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Blow for Roche as it halts diabetes drug trial

Published on 10/07/13 at 03:25pm
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Roche has stopped a late-stage trial of its investigational diabetes drug aleglitazar over safety concerns.

The move was prompted by the independent Data and Safety Monitoring Board (DSMB), which recommended that the trial be halted due to “safety signals and lack of efficacy”.

The AleCardio Phase III trial was looking at aleglitazar in patients with a recent acute coronary syndrome event and type 2 diabetes.

Patients in the late-stage trial suffered side effects affecting organs such as their kidneys and hearts, according to the firm.

This is a big blow for Roche as analysts had forecast 2 billion Swiss francs ($2.05 billion) in peak sales from the drug.

Hal Barron, chief medical officer at Roche, said: “The safety of patients is our first priority. Roche is working with investigators to support the management of patients and their transition from aleglitazar treatment to other blood sugar control therapies.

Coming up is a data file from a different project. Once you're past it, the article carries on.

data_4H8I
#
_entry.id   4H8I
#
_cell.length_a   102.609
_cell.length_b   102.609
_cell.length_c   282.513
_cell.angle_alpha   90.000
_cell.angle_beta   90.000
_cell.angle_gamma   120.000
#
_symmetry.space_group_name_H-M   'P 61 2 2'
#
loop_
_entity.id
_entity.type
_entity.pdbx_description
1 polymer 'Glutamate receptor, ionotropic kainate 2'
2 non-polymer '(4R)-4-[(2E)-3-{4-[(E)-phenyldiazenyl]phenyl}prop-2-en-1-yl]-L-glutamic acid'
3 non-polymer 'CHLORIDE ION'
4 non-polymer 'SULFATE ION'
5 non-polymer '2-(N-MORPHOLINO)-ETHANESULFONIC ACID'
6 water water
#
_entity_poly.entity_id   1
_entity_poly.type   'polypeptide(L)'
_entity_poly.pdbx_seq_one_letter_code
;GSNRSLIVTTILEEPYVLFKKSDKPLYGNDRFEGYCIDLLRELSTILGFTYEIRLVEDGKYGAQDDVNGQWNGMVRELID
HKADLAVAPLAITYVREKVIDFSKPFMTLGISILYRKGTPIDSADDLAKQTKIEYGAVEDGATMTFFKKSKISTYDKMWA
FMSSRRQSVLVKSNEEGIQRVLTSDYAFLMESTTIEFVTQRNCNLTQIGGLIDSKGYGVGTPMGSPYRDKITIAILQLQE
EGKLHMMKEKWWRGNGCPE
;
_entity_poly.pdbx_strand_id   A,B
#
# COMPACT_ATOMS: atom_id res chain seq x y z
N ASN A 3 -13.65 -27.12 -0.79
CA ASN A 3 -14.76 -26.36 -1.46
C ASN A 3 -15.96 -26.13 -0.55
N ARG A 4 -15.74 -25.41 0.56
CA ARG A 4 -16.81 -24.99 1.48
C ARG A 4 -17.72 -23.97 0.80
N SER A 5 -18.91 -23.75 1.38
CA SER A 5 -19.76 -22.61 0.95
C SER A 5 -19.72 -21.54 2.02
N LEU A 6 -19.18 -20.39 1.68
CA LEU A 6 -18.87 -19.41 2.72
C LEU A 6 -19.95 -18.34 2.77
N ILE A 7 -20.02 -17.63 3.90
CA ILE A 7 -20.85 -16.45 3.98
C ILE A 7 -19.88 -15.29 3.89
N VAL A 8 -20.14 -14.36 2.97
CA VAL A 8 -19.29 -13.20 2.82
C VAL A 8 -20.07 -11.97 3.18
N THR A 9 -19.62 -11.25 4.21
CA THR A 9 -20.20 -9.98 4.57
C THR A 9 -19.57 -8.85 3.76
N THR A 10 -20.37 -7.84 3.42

“We are disappointed by this outcome as we hoped that aleglitazar would provide significant benefit for patients with type 2 diabetes who are at risk of cardiovascular disease.”

The Swiss firm said in a statement that data from the trial will be further analysed to fully understand the findings and will be made available at a future medical meeting.

The drug was a risky bet by the company, as AstraZeneca scrapped development of a similar class of drug in 2006, the same year as Bristol-Myers Squibb ended development of another after regulatory setbacks.

While focusing primarily on cancer medicines, Roche has attempted to extend into other areas, but has not seen the success associated with its oncology products.

It has already written off one diabetes treatment in taspoglutide in 2011, a GLP-1 analogue that it hoped could rival Novo Nordisk’ big selling Victoza.

In 2012 Roche was also forced to abandon development of dalcetrapib, which was designed to boost rates of ‘good’ cholesterol, and had some analysts estimating peak annual sales of around $10 billion.

Ben Adams

 

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